This summer, I had the opportunity to teach and coach chamber music at the Apple Hill Center for Chamber Music in the town of Sullivan, New Hampshire. Just two hours from Rhode Island, Sullivan lies amongst the trees, hills and wildlife approximately ten miles northwest of Keene, NH, the closest town. The festival takes place every summer on a dramatically beautiful campus—the converted farmland boasts colorful flower gardens, an old-world gazebo nestling in the trees, a 1780 farmhouse which hosts the administrative offices and a red-roofed barn used as the concert hall. The festival, for chamber music enthusiasts of all ages, abilities and backgrounds, runs from mid June to mid August, in five ten-day blocks.
Apple Hill is, in many ways, an experiment in social and musical communication. What happens when this astonishingly diverse group of people are brought together to live, eat and play together? Here it is common to see two hotshot 13-year-old violinists and two 65-year-old adult amateurs learning a Beethoven string quartet, or two participants from conflicting countries and cultures working on a Schubert four-hands piano piece. The results continue to come in beautifully year after year. Lines that are sometimes sharply drawn in our world blur and eventually dissolve over each session. Lifelong friends are made across these lines in the most organic way.
Playing chamber music is the perfect vehicle for learning to listen to others, knowing when to step up and be a leader, when to follow without compromising oneself. Sports teams can still occasionally excel and win championships with selfish egomaniacs onboard (the L.A. Lakers and Kobe Bryant?)—but the chamber music process simply cannot work unless the musical work is placed above the individuals playing it. Composers often invest their most personal thoughts and ideas in their chamber works. Thus, while Apple Hillers are putting together transcendent works of Mozart, Messiaen and Mendelssohn, they are experiencing deep artistic, emotional and social growth.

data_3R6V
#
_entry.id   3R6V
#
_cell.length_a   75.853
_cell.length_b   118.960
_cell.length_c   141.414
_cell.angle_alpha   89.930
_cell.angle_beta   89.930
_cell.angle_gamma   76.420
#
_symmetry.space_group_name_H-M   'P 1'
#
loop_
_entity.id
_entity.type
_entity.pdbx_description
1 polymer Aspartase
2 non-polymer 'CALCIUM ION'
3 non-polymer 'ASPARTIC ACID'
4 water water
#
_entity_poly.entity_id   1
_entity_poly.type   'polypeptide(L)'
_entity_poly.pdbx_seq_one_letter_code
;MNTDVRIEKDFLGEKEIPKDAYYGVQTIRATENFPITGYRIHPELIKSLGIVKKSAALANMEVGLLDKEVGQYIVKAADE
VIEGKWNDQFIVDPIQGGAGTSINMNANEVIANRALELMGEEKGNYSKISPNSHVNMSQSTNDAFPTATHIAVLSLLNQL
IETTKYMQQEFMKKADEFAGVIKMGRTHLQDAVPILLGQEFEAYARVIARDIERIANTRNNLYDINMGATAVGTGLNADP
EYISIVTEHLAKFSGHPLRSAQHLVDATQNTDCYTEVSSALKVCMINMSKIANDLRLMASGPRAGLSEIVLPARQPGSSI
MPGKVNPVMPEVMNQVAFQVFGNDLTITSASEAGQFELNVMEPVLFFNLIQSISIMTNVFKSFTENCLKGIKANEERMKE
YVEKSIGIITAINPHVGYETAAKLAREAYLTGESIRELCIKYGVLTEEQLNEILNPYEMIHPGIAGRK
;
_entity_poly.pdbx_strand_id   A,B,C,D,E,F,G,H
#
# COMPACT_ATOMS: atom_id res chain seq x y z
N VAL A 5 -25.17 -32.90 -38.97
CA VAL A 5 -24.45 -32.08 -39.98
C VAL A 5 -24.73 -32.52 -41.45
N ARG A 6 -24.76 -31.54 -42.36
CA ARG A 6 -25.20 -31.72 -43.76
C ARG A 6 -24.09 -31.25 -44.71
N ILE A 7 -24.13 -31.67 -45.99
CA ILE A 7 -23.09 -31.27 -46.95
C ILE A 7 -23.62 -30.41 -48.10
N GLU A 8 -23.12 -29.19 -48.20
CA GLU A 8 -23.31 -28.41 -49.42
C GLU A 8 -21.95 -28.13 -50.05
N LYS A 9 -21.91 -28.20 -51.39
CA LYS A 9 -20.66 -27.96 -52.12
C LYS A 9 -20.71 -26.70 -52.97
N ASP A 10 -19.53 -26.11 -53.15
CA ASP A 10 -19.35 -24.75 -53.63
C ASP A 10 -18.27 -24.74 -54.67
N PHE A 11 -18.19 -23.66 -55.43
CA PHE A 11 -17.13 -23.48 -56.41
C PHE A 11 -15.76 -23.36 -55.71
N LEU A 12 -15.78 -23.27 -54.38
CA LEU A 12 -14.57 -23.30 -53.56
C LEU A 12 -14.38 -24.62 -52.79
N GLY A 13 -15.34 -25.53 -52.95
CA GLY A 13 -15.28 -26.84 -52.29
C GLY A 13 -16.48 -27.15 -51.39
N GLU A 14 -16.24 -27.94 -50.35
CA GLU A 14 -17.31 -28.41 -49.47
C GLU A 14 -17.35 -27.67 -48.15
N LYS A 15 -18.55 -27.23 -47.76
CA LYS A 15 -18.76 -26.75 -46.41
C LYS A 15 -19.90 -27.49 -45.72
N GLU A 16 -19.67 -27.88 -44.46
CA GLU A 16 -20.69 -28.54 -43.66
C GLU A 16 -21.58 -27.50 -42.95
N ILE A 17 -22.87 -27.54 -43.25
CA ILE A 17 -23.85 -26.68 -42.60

Coupled with this is an entirely supportive atmosphere. Artistic and technical excellence is encouraged in the coachings, which happen four times daily in one and a half hour blocks. In the weekend performances, communication, creativity and joy are the performance goals. If a group happens to hit all the notes, that is gravy! No matter what happens, each group and each participant are cheered as boisterously as if they just aced a performance at Carnegie Hall.
Since I did not have to practice this summer at Apple Hill due to an injured shoulder, I had a lot more time to simply observe and contemplate this wonderful kibbutz of a festival. I think it is extraordinary and one of the most powerful venues for artistic and human growth that I have had the privilege to be a part of. If you play an instrument professionally, are a devoted amateur or have only been playing for a couple of years and are just starting your musical journey, there is a place for you up here. Even if you don’t play an instrument, you will be cherished as a valued member of one of the most attentive audiences around! Don’t miss out on a visit to Apple Hill some summer—undertaking the scenic two hour road trip from Rhode Island will yield rich rewards…
-Jesse Holstein, PSQ